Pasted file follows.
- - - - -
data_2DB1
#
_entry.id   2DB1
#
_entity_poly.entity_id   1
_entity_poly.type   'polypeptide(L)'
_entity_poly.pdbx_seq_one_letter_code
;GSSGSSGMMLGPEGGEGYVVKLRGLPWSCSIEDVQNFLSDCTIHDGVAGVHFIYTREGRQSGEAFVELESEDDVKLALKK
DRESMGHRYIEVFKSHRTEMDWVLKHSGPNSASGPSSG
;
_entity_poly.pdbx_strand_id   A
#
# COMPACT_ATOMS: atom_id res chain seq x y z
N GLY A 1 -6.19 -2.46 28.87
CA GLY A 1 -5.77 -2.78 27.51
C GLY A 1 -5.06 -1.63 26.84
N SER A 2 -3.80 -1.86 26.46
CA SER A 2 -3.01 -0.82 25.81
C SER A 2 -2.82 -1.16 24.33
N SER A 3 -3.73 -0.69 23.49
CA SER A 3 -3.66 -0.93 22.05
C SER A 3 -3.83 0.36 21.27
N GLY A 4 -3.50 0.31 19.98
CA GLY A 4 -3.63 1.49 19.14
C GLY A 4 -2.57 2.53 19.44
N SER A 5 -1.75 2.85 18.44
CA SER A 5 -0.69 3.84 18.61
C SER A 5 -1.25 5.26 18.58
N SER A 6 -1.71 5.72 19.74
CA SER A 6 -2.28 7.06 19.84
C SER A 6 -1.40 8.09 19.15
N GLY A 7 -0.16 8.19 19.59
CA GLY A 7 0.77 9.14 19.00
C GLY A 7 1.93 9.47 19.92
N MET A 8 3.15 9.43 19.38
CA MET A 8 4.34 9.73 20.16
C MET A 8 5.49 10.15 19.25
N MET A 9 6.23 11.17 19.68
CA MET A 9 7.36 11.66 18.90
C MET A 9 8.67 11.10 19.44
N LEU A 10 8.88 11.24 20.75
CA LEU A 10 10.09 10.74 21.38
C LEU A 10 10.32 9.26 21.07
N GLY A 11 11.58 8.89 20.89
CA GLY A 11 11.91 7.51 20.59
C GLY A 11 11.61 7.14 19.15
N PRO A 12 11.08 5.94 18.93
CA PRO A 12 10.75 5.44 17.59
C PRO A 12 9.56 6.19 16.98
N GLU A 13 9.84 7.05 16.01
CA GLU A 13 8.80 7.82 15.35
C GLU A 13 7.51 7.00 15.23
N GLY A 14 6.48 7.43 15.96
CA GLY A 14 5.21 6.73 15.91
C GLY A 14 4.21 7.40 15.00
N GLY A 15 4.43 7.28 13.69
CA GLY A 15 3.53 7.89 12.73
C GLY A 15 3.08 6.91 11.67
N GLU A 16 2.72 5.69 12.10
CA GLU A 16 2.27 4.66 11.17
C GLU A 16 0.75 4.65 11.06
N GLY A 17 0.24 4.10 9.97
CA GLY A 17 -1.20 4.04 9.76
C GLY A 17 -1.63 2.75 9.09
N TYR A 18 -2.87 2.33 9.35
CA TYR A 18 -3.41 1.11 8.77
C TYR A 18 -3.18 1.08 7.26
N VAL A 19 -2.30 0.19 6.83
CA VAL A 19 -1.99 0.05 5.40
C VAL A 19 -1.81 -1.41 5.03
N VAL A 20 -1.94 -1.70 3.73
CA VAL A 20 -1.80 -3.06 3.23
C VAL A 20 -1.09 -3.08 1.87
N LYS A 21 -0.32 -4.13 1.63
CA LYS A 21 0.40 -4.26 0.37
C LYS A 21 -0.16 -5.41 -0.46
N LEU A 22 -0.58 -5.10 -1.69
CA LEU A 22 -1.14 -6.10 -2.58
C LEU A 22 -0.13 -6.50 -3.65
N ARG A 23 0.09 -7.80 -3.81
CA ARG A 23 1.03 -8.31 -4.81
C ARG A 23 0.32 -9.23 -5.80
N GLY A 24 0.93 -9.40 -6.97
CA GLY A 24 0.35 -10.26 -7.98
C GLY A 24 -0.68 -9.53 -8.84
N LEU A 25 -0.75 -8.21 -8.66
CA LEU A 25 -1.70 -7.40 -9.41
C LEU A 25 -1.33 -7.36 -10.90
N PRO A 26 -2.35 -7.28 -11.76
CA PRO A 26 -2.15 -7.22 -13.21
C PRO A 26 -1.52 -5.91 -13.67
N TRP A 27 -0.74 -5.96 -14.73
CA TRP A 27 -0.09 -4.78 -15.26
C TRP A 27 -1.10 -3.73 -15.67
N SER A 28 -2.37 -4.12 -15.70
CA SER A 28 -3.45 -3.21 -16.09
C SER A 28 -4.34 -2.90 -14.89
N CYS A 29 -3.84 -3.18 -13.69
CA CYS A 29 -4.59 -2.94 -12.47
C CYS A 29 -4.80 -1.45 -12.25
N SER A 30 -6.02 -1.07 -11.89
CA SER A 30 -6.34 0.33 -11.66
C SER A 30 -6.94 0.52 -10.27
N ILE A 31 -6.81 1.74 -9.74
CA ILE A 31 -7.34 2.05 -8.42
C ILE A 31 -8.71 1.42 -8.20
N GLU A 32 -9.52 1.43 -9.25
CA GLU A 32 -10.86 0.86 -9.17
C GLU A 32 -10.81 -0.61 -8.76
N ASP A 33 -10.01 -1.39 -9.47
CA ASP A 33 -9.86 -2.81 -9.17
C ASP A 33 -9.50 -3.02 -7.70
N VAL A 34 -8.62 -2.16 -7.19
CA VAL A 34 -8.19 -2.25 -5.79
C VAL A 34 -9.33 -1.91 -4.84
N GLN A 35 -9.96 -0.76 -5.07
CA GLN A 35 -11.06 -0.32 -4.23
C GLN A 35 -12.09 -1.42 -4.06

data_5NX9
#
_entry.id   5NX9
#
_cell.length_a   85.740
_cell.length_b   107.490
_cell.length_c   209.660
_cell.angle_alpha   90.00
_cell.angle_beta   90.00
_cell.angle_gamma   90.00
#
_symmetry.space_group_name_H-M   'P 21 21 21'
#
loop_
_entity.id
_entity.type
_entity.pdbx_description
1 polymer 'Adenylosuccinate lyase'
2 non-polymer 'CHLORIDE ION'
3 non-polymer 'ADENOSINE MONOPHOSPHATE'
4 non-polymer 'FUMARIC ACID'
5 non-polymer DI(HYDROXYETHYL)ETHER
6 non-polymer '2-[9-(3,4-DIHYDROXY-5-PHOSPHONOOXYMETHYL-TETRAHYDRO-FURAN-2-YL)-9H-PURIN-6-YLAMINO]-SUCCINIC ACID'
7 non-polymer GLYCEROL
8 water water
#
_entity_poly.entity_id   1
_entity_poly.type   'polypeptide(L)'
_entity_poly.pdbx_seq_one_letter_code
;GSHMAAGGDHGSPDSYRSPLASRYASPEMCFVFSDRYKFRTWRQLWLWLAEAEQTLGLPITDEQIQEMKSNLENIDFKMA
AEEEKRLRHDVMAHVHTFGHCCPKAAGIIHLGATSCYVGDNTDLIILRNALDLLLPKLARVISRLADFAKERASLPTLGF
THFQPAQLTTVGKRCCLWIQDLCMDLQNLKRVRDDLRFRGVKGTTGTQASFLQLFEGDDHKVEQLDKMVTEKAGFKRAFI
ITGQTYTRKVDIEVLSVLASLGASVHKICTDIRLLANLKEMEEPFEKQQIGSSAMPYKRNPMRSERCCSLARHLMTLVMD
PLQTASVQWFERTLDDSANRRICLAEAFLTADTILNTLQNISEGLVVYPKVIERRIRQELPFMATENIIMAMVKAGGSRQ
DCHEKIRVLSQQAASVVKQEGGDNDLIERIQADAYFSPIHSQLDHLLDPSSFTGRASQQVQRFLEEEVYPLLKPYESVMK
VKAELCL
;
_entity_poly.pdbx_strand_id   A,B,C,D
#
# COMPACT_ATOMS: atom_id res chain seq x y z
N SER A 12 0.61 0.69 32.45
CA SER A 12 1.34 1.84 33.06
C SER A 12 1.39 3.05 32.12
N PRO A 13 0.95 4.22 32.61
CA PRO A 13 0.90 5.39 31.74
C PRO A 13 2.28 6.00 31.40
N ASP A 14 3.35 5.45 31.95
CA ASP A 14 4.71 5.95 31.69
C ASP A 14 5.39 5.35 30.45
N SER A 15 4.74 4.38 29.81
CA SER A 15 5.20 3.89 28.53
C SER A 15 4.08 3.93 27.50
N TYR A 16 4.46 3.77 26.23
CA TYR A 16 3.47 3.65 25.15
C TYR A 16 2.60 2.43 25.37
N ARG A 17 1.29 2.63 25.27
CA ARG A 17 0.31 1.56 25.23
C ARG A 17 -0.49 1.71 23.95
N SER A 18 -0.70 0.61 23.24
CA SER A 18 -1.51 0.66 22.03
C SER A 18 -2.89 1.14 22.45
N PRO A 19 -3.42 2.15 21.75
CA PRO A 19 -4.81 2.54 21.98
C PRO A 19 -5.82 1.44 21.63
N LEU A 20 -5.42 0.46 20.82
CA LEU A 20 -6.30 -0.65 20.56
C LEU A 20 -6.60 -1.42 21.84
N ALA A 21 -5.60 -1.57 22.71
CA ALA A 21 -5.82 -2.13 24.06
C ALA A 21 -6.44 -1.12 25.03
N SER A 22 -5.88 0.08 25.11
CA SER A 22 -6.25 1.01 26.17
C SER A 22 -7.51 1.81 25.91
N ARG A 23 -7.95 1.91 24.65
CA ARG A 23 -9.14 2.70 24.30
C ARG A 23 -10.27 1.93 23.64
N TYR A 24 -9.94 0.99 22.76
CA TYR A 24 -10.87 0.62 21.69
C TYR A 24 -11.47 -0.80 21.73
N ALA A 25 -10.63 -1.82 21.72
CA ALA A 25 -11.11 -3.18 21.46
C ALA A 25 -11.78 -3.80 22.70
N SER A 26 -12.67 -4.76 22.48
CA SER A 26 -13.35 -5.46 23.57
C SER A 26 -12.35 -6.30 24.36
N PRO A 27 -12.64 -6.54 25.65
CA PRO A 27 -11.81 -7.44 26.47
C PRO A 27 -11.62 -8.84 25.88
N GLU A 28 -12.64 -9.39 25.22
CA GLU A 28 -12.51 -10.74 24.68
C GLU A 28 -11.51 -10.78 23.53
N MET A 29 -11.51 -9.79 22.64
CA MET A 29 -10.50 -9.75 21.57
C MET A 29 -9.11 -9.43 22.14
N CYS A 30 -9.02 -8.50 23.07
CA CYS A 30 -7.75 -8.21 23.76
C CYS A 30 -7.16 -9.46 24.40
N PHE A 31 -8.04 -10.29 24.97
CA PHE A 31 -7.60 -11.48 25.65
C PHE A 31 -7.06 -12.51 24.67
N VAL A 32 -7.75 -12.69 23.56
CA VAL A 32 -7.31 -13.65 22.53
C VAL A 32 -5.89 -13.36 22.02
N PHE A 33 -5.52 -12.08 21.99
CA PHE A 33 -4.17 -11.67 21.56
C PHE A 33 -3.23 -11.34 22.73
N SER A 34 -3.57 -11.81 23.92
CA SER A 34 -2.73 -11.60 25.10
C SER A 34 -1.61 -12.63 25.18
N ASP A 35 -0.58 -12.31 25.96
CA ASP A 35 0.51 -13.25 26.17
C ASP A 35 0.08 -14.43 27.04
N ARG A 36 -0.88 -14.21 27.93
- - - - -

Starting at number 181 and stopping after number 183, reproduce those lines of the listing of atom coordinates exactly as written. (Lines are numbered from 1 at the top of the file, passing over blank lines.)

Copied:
CA PRO A 19 -4.81 2.54 21.98
C PRO A 19 -5.82 1.44 21.63
N LEU A 20 -5.42 0.46 20.82